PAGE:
— Chan: Shared value is about creating positive impact to society, and this is something Nestlé, and other big multinationals, do well. There's a dilemma, however, when you have companies that might be creating positive impact, but at the same time creating significant negative effects on society through their businesses or products. If you try to address this, often the response is, "If we change, our competitors will benefit and we'll suffer!" So how do you strike the balance there? Do you still consider it shared value in this case?
— Bulcke: Look, it's true; you cannot hide behind your finger. If you look at Nestlé, well, we do make products with calories. Part of the enjoyment of having an ice cream, for instance, is linked with sweetness. We are part of a society that has a problem with obesity, and we are an actor that provides calories. So, we have to assume a responsibility.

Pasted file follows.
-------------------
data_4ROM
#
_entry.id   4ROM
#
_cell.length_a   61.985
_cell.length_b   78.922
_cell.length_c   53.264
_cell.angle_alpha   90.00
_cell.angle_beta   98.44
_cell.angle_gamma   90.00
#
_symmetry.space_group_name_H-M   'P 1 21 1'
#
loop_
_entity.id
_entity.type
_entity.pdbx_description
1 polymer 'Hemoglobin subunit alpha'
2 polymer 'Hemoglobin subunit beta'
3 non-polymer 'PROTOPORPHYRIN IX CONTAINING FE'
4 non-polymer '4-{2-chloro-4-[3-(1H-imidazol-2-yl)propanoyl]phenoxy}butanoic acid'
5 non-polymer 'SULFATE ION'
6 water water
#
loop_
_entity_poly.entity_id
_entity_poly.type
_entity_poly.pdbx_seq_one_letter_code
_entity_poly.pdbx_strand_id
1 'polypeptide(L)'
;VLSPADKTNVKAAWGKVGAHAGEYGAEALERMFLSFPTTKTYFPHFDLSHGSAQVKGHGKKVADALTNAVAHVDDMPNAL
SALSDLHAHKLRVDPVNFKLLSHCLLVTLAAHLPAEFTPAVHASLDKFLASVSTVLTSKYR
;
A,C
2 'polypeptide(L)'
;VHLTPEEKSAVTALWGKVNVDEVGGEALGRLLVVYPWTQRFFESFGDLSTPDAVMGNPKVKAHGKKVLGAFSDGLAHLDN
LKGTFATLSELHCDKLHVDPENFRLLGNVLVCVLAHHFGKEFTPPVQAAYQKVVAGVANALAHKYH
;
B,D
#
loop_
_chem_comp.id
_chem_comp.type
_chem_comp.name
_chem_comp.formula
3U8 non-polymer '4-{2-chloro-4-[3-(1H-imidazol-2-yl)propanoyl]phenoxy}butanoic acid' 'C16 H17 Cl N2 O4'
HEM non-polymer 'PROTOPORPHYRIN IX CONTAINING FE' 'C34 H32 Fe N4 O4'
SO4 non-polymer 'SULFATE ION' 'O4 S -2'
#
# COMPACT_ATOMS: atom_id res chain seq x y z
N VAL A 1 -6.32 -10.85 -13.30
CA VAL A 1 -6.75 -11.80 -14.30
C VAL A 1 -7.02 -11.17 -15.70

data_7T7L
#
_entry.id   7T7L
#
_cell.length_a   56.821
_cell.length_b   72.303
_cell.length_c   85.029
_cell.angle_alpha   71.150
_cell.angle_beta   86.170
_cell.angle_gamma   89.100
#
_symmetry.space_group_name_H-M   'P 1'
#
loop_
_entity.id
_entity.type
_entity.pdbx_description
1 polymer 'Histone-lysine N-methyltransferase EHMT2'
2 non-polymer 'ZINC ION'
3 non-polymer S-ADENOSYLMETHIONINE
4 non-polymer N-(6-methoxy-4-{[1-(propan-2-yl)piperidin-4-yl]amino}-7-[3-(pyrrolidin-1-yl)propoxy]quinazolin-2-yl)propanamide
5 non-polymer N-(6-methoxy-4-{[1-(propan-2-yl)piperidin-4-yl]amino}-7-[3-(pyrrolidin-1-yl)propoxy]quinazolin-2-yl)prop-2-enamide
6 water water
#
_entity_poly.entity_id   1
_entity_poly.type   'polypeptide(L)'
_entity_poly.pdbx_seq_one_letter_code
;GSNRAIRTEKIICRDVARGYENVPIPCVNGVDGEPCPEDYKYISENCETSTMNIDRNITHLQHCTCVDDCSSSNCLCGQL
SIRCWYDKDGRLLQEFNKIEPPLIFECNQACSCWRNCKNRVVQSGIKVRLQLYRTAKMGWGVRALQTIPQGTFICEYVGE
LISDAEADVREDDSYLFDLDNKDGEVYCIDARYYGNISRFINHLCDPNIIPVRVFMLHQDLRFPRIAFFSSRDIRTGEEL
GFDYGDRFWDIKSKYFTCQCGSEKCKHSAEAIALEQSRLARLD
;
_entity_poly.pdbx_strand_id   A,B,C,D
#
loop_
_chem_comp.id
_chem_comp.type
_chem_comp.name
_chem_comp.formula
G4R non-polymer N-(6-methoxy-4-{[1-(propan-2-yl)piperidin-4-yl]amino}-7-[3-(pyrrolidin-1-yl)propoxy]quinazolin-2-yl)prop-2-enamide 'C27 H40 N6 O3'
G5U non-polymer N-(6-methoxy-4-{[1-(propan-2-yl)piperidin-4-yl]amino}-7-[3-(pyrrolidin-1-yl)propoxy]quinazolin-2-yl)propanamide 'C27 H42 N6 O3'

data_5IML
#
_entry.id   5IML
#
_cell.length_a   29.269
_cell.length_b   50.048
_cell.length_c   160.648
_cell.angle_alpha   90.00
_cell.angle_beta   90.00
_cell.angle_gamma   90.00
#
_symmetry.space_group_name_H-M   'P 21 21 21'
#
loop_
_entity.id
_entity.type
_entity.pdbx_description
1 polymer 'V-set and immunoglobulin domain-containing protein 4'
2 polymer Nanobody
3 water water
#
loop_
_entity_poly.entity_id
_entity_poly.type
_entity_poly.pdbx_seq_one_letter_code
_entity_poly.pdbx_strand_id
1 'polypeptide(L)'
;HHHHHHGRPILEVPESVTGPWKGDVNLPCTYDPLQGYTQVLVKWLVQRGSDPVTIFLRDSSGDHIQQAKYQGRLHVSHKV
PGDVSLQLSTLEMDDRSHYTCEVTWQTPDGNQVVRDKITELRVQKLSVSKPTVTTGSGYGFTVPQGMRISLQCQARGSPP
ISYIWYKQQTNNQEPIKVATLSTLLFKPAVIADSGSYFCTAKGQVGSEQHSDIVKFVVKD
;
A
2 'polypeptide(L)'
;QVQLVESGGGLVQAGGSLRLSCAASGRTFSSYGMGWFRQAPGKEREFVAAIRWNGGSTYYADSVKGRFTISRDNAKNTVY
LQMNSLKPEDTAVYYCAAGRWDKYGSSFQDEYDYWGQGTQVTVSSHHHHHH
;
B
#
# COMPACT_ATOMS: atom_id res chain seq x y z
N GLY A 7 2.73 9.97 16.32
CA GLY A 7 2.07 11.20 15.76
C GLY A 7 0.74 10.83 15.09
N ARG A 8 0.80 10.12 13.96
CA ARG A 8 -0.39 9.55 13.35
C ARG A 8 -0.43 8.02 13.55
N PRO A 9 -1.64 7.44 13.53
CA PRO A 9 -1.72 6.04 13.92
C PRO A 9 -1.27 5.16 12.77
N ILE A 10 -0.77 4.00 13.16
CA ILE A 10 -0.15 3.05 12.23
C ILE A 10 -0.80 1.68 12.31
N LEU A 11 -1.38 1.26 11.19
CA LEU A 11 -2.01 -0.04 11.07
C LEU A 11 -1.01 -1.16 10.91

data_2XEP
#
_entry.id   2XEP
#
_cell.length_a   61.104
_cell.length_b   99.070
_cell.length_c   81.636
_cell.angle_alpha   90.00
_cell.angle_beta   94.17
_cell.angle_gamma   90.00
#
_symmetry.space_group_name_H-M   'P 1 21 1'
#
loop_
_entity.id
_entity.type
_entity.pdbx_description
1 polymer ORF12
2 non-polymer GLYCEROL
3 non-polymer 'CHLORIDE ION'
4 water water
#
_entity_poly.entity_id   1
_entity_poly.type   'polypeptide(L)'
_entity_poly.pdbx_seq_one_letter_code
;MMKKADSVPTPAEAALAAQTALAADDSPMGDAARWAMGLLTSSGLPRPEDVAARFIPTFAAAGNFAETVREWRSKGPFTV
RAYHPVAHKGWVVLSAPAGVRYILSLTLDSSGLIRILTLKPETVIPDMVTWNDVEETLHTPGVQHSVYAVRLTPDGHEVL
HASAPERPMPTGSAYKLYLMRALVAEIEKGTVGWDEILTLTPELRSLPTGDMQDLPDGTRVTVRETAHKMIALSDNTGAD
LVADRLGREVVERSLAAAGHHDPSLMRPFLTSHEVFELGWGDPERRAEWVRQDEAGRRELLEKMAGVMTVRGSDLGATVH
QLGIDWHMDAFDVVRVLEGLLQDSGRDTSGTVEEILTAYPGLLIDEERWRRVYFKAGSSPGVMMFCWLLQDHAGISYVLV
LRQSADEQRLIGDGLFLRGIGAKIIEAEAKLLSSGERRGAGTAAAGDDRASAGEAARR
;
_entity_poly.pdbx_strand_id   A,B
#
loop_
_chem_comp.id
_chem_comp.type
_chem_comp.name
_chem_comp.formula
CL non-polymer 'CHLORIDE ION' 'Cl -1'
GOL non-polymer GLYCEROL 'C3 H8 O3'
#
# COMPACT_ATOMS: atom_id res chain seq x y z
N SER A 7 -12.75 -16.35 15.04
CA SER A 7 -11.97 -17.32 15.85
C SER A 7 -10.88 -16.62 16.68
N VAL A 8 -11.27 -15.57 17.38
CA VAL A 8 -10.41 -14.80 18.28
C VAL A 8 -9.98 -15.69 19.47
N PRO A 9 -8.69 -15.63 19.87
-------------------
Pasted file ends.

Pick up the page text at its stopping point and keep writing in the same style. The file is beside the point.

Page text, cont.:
Although obesity is a societal problem, and not going to be solved just by reducingsugar in Nestlé's ice creams, it doesn't mean we can say, "We're not changing, society has to." We have to do our part. At Nestlé we call it "shaping our own reality as part of the solution."
We reformulate thousands of products every year to reduce [sugar content]. We also invest in nutritional education, because it is the best solution to obesity – having consumers who are aware, and can make nutritional decisions for themselves. Transparency is also vital; nowadays, technology can offer consumers greater access to product details, and you need to be open to that.
It's our obligation to shape our reality, yet at the same time be part of the societal discussion. [Obesity is] a huge societal problem, and when we have a problem, we want to have one culprit to blame, but in reality it's more complex than that. So, being part of that discussion is important.